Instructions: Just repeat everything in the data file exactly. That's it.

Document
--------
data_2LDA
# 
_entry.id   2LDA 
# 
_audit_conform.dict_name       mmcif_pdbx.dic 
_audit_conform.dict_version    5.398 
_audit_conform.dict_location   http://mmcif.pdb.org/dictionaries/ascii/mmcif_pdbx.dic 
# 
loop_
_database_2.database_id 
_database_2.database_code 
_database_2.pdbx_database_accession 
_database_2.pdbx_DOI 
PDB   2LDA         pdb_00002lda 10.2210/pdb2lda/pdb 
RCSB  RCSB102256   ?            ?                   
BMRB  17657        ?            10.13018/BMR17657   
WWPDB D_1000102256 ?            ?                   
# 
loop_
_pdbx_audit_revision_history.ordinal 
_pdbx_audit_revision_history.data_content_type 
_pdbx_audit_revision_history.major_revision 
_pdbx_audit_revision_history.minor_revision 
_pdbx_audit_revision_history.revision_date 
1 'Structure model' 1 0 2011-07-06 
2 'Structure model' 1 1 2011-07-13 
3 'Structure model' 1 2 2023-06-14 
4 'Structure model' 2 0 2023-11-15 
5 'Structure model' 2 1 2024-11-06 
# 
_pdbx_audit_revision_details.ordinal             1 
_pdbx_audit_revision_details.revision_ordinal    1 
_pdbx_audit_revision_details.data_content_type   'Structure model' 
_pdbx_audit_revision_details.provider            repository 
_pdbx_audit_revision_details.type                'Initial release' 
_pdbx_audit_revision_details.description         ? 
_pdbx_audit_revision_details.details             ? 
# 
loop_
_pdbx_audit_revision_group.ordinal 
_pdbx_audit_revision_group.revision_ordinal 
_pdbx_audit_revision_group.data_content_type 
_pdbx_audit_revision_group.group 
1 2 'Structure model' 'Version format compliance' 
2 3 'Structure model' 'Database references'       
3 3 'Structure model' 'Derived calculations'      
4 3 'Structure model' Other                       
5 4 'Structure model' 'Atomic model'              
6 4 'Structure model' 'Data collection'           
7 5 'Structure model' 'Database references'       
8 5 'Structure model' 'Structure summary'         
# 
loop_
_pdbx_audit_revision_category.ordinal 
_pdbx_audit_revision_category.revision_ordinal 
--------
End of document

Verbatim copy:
data_2LDA
# 
_entry.id   2LDA 
# 
_audit_conform.dict_name       mmcif_pdbx.dic 
_audit_conform.dict_version    5.398 
_audit_conform.dict_location   http://mmcif.pdb.org/dictionaries/ascii/mmcif_pdbx.dic 
# 
loop_
_database_2.database_id 
_database_2.database_code 
_database_2.pdbx_database_accession 
_database_2.pdbx_DOI 
PDB   2LDA         pdb_00002lda 10.2210/pdb2lda/pdb 
RCSB  RCSB102256   ?            ?                   
BMRB  17657        ?            10.13018/BMR17657   
WWPDB D_1000102256 ?            ?                   
# 
loop_
_pdbx_audit_revision_history.ordinal 
_pdbx_audit_revision_history.data_content_type 
_pdbx_audit_revision_history.major_revision 
_pdbx_audit_revision_history.minor_revision 
_pdbx_audit_revision_history.revision_date 
1 'Structure model' 1 0 2011-07-06 
2 'Structure model' 1 1 2011-07-13 
3 'Structure model' 1 2 2023-06-14 
4 'Structure model' 2 0 2023-11-15 
5 'Structure model' 2 1 2024-11-06 
# 
_pdbx_audit_revision_details.ordinal             1 
_pdbx_audit_revision_details.revision_ordinal    1 
_pdbx_audit_revision_details.data_content_type   'Structure model' 
_pdbx_audit_revision_details.provider            repository 
_pdbx_audit_revision_details.type                'Initial release' 
_pdbx_audit_revision_details.description         ? 
_pdbx_audit_revision_details.details             ? 
# 
loop_
_pdbx_audit_revision_group.ordinal 
_pdbx_audit_revision_group.revision_ordinal 
_pdbx_audit_revision_group.data_content_type 
_pdbx_audit_revision_group.group 
1 2 'Structure model' 'Version format compliance' 
2 3 'Structure model' 'Database references'       
3 3 'Structure model' 'Derived calculations'      
4 3 'Structure model' Other                       
5 4 'Structure model' 'Atomic model'              
6 4 'Structure model' 'Data collection'           
7 5 'Structure model' 'Database references'       
8 5 'Structure model' 'Structure summary'         
# 
loop_
_pdbx_audit_revision_category.ordinal 
_pdbx_audit_revision_category.revision_ordinal 